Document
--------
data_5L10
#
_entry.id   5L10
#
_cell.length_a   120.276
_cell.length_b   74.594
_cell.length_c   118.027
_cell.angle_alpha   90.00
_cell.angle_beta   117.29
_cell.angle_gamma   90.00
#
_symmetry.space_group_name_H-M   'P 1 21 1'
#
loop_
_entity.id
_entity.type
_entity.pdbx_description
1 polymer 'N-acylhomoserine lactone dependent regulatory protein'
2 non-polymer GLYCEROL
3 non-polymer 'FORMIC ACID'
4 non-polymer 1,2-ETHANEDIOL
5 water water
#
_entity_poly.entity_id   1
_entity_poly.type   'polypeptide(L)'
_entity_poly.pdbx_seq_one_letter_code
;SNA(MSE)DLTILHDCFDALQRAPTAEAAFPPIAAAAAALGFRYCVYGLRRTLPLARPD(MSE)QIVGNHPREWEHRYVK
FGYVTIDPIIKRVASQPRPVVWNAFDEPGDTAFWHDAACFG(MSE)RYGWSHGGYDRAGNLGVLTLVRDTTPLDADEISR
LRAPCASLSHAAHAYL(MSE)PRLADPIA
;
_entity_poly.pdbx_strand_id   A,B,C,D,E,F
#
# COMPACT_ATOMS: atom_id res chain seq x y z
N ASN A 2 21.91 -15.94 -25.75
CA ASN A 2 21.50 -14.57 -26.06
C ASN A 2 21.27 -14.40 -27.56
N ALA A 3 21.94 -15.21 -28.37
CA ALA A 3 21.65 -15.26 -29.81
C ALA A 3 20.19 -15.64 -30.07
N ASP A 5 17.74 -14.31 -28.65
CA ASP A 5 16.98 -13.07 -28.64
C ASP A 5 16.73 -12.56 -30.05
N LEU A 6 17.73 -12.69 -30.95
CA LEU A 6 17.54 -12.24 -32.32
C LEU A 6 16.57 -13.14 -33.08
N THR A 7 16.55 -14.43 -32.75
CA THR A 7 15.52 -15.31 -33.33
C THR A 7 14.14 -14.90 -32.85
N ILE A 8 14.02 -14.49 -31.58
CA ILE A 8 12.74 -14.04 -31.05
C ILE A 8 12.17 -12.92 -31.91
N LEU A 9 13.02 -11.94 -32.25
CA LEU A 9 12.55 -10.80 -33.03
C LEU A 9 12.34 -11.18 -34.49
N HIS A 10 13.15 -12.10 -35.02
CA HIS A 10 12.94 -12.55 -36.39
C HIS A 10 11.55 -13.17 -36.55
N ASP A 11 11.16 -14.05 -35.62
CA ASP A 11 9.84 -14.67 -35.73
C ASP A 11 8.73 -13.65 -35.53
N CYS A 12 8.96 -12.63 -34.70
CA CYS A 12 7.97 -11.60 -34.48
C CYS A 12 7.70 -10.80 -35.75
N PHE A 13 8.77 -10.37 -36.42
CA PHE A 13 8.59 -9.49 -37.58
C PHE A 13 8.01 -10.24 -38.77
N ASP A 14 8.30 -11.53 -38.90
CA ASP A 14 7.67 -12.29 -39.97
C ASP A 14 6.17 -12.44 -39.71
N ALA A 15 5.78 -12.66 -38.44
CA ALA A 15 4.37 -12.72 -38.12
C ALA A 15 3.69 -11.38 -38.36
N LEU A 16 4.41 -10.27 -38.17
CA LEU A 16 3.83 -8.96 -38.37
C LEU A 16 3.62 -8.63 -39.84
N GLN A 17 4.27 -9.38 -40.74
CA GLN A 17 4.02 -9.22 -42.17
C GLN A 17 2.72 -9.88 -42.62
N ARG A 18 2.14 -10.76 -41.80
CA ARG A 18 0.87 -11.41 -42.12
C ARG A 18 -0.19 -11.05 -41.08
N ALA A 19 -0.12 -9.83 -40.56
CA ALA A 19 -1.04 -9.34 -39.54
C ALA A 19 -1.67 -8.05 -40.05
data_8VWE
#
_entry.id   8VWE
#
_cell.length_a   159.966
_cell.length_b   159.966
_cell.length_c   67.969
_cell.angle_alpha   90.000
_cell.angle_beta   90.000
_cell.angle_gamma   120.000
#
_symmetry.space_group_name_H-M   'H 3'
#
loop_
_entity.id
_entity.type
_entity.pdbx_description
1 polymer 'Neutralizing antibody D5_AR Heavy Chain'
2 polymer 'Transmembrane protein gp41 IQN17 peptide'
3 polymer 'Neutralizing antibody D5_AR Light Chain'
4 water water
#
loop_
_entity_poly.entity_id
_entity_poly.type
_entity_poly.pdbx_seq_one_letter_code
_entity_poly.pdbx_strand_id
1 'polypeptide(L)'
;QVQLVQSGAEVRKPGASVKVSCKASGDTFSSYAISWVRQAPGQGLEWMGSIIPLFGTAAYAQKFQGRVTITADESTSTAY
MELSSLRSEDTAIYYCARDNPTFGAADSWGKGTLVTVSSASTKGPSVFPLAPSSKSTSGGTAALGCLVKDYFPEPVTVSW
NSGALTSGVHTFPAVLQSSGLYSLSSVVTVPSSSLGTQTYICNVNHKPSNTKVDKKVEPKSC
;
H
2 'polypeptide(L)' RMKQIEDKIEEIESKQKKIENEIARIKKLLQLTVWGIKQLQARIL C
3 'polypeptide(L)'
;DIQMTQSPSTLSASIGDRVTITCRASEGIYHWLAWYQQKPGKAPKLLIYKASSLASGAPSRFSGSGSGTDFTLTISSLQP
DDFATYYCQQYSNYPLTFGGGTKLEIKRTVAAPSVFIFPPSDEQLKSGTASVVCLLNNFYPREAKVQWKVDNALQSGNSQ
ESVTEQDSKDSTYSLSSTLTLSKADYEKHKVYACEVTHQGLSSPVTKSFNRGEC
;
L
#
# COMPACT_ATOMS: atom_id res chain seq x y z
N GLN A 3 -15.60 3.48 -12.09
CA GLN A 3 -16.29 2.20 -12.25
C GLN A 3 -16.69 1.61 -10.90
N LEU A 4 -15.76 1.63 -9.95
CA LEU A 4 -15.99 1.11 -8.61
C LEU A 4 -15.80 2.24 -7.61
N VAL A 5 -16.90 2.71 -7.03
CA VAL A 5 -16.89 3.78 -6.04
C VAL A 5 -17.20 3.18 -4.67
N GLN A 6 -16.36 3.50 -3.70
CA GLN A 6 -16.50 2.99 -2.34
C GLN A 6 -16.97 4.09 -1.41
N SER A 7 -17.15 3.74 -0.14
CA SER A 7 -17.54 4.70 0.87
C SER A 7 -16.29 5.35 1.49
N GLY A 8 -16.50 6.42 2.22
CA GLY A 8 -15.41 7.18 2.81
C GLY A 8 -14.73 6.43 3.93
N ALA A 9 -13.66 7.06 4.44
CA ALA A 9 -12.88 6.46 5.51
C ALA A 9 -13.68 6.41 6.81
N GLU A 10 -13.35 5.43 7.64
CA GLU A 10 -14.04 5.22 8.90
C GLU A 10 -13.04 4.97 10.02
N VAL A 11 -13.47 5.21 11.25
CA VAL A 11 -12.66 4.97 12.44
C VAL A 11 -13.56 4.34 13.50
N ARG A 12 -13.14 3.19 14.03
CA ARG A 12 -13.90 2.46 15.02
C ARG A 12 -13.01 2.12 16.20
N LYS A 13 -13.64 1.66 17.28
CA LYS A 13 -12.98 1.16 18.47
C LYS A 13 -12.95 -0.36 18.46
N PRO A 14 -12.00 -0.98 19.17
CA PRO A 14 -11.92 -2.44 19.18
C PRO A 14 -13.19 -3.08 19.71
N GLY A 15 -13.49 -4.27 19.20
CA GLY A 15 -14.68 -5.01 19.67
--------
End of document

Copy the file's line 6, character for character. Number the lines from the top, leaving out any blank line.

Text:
_cell.length_b   74.594